Europe

Imagine There’s No Terror. It’s Easy if You Try.

In explaining why France remained unconvinced that Iran continues to present a terror threat to Europe, The Wall Street Journal reported last week that a French security official said, “We can imagine an ultranationalist faction carrying out an operation to raise tensions.”

The Journal report explained that given recent Iranian-directed terror attacks and attempts on European soil — most recently a foiled plot to bomb a meeting of an opposition group in Paris — the United States was pushing its European allies, notably the United Kingdom, France and Germany, to distance themselves from the nuclear deal.

The Europeans though, despite the evidence of Iran’s malign activities, believe that the deal will enhance their security.

The security official quoted also demonstrated a reluctance of the Europeans to hold Iran’s regime responsible for the terror attempts.

The official’s choice of the word “imagine” is interesting. Usually, I expect that security agencies “assess.”

But the assertion that a recent terror attack targeting an Iranian opposition group in June was the work of rogue elements in the regime ignores Iran’s record of decades of state-sponsored terror on foreign soil. In fact, an “assessment” of Iran’s record would yield a more sobering conclusion than what the quoted security official imagined.

Perhaps the most notorious example of Iran’s exporting of terror was the bombing of the AMIA Jewish community center in Buenos Aires in 1994. The attack left 85 people dead and hundreds more wounded. Though no one has yet been brought to justice for the terror attack, in 2007, Interpol, the international policing agency, issued red notices — roughly the equivalent of arrest warrants — for six Iranians for their participation.

Though Argentina had requested that red notices be issued for Ali Rafsanjani, Iran’s president at the time of the attack; Ali Akbar Velayati, Iran’s foreign minister; and former Ambassador of Iran in Buenos Aires, Hadi Soleimanpour. Interpol didn’t issue the red notices because they were national leaders and outside of its authority, not because it felt that Argentina’s evidence was insufficient.

Two years before the AMIA terror attack, Iranian agents killed three Kurdish opposition leaders in Berlin Germany. As in the AMIA case, Rafsanjani and Velayati were implicated for having ordered the hit.

In August, there are anniversaries of two other infamous terror attacks in which Iran was involved in foreign countries.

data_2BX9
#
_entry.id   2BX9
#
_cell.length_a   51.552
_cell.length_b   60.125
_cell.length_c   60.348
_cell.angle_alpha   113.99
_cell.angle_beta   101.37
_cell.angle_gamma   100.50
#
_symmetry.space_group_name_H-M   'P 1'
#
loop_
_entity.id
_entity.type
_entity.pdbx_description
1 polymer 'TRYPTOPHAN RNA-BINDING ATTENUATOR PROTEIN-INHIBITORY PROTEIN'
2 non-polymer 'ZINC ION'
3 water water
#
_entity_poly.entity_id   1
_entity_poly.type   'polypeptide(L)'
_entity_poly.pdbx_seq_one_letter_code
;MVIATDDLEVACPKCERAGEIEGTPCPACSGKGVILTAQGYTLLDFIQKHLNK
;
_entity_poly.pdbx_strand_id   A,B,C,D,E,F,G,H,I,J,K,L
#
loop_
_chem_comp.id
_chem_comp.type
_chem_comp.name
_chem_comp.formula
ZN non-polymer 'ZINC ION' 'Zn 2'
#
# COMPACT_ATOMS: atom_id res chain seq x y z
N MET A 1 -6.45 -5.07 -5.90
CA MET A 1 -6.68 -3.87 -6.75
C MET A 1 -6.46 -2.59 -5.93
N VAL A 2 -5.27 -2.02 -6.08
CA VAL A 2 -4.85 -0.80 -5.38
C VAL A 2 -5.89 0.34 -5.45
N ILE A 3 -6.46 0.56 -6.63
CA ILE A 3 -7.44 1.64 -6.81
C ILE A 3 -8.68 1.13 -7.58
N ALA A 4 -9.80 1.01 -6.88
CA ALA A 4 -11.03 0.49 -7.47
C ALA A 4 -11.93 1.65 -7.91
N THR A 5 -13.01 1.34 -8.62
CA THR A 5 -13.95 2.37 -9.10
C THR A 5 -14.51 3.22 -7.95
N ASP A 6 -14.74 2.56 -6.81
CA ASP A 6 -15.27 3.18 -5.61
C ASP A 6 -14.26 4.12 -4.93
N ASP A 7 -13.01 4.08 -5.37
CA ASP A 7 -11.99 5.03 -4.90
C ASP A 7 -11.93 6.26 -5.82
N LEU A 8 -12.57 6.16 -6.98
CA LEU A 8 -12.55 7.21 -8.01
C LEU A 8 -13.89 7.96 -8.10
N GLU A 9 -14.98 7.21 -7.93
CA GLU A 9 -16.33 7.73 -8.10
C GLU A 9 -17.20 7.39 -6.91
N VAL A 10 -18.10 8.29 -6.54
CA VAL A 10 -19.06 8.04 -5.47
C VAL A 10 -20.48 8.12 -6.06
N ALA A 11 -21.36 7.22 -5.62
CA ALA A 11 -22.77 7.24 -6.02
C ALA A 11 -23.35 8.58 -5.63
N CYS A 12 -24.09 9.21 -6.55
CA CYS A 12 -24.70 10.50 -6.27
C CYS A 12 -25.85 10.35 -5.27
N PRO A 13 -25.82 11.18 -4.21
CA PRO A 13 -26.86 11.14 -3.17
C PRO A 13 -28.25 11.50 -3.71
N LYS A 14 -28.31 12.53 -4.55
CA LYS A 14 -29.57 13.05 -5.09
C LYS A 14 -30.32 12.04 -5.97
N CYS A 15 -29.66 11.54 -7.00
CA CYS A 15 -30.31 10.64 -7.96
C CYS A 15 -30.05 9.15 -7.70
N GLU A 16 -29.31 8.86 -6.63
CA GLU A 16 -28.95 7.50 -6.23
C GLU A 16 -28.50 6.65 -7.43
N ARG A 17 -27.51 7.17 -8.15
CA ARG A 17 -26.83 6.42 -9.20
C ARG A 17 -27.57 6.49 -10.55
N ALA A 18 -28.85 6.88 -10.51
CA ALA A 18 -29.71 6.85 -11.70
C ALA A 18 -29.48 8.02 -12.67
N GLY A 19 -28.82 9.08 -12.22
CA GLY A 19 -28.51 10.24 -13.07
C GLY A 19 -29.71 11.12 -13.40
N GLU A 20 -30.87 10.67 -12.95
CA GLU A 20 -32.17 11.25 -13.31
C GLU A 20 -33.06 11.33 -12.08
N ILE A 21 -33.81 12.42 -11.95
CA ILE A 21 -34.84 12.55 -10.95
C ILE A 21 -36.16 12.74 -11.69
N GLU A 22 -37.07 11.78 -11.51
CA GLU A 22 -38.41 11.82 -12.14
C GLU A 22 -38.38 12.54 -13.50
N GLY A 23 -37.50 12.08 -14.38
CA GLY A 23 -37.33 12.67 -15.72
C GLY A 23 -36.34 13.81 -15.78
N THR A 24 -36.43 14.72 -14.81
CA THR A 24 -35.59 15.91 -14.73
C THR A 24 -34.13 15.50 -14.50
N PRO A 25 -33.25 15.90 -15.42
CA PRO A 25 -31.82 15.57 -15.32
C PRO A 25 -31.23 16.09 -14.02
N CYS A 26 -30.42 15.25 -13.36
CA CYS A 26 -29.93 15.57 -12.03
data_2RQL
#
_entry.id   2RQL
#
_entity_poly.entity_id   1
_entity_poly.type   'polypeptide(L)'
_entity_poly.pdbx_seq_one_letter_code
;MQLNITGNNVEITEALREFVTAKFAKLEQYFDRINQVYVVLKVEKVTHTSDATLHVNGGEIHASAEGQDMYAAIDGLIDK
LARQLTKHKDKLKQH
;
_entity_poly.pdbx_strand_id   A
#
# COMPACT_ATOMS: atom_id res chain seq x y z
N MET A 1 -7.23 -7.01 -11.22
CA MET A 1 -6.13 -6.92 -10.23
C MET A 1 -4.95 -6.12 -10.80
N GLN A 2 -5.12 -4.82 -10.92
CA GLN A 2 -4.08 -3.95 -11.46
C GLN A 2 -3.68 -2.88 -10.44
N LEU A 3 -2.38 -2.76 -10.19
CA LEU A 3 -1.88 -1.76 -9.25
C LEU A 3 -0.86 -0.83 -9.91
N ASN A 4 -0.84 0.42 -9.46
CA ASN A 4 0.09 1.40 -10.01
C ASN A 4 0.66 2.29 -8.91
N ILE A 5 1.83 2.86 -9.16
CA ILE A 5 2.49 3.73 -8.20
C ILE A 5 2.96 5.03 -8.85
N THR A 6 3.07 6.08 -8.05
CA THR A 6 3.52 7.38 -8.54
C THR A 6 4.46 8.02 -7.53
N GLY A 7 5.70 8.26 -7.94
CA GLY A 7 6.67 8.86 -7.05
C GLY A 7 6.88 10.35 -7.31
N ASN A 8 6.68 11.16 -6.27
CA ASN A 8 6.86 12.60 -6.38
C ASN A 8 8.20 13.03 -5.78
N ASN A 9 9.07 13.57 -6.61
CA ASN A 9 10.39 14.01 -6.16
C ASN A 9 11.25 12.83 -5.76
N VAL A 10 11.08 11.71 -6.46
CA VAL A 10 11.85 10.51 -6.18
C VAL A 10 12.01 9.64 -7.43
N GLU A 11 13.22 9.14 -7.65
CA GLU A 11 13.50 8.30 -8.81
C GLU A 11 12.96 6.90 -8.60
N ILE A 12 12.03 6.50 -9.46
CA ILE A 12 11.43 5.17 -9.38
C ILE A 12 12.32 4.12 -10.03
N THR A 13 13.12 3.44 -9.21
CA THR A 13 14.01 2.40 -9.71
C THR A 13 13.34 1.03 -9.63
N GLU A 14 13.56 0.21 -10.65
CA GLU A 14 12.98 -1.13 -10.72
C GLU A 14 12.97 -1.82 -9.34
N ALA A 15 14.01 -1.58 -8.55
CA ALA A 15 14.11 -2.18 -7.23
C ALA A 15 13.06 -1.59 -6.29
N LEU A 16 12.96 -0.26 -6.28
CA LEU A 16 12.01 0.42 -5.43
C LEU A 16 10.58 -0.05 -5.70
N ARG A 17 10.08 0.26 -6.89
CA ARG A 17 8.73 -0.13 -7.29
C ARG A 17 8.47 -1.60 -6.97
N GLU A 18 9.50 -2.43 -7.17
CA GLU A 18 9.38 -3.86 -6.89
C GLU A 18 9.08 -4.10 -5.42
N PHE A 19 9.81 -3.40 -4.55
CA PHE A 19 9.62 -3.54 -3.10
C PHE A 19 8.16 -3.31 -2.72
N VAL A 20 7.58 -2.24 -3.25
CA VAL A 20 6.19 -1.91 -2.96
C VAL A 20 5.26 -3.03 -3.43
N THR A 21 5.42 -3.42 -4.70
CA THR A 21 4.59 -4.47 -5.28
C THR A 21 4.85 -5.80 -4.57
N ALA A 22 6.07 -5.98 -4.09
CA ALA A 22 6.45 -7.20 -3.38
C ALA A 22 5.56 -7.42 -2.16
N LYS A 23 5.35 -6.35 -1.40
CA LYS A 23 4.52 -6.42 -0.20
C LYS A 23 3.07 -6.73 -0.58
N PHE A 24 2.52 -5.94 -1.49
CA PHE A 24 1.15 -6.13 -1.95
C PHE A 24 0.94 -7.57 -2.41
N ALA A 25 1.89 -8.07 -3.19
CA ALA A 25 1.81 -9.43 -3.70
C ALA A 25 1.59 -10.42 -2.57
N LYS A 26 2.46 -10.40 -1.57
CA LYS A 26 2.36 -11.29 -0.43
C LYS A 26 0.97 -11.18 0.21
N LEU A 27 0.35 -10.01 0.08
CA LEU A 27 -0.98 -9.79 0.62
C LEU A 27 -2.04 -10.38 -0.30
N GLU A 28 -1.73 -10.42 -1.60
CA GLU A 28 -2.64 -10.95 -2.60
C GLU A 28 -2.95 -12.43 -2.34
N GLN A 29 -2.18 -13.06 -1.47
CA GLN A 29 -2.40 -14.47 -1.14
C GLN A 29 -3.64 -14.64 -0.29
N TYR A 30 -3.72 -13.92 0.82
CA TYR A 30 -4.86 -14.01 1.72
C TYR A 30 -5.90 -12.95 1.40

In August 1991, three men entered the Paris residence of Shapour Bakhtiar, the final prime minister of Iran before the Islamic revolution in 1979, and stabbed him and his secretary to death. According to PBS’s Frontline, the French investigation connected the assassins to Ministry of Intelligence and National Security and “would also implicate a range of other Iranian government institutions in the assassination conspiracy.”

This week, terrorism expert Thomas Joscelyn recalled that Al Qaeda received logistical support from Iran in perpetrating the simultaneous attacks against the United States embassies in Kenya and Tanzania on Augusts 8, 1998.

In short, Joscelyn noted that official sources show that “Iran showed al Qaeda how to conduct the attacks” that killed two hundred and twenty-four people and injured thousands more. According to the 9/11 Commission, “[Osama] bin Laden reportedly showed particular interest in learning how to use truck bombs such as the one that killed 241 U.S. Marines in Lebanon in 1983.” He received that knowledge from Iran and Hezbollah who planned and executed simultaneous bombings of the Marines barracks as well as the headquarters for French military personnel.

Hezbollah expert Matthew Levitt noted in a recently-published paper, that a 1987 U.S. intelligence assessment charged that numerous Iranian agencies coordinate its terrorist activities abroad. For example, the assessment noted, “Department 210 of the Foreign Ministry serves as a primary operations center for coordination with Iranian intelligence officers abroad, and is often used to instruct intelligence officers about terrorist operations.”

The arrest of Iranian diplomat Assadollah Assadi, in connection to the attempted Paris terror attack, Levitt wrote, is, “just the most recent alleged example of Iranian state-sponsored terrorism in which Tehran uses visiting government officials or accredited diplomats to plot terrorist attacks.”

It is, perhaps, easy to believe Iran’s terror is not regime-sponsored, but the work of rogue elements. But when the whole record is considered, one should assess that sponsoring terror abroad is the way Iran conducts its affairs.

[Photo: Israel Defense Forces / Flickr ]